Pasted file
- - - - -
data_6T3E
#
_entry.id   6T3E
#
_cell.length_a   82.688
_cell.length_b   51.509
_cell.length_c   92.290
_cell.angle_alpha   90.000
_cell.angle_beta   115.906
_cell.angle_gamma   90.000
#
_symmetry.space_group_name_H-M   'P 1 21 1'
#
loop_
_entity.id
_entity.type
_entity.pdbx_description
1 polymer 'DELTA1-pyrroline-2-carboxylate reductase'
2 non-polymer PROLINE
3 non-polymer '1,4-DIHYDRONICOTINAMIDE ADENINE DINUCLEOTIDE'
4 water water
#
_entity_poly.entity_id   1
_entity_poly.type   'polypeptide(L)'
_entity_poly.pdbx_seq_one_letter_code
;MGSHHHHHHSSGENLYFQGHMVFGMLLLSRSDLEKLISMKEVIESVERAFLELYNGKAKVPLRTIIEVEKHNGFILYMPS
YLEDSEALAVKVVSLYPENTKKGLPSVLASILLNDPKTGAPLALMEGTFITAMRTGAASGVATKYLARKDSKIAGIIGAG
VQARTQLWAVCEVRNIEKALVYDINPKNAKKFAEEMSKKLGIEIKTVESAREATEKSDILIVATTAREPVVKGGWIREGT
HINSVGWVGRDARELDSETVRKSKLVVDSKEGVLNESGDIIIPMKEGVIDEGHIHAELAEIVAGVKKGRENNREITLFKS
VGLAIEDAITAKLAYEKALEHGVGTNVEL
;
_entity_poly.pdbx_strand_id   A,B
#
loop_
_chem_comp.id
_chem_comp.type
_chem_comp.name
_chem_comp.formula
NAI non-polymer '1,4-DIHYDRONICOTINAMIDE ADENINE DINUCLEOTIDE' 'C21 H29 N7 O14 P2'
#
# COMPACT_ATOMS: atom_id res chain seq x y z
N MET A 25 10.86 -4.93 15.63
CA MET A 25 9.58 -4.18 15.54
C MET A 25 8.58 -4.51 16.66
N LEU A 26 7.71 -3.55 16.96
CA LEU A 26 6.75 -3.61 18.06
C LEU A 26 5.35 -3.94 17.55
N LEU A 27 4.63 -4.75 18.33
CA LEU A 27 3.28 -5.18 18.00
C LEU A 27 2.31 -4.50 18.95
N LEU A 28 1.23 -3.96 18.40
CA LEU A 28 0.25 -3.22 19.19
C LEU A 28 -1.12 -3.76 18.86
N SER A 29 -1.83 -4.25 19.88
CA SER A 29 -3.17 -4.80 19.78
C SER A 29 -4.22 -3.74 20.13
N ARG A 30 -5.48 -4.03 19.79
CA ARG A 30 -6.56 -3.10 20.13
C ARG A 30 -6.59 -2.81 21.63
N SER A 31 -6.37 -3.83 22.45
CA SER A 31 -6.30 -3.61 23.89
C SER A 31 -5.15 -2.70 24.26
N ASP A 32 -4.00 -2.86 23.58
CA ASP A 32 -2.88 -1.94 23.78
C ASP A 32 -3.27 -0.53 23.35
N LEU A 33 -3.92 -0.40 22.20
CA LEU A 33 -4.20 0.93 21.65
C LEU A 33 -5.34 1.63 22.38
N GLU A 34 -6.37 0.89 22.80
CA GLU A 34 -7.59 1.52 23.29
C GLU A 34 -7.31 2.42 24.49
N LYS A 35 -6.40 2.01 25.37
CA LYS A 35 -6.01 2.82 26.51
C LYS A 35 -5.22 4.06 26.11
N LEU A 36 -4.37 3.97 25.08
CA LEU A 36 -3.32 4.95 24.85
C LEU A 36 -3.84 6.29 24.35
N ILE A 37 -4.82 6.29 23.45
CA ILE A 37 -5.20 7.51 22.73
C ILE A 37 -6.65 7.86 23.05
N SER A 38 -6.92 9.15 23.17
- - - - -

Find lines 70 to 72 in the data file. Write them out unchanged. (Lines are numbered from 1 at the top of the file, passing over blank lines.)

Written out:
CA GLU A 34 -7.59 1.52 23.29
C GLU A 34 -7.31 2.42 24.49
N LYS A 35 -6.40 2.01 25.37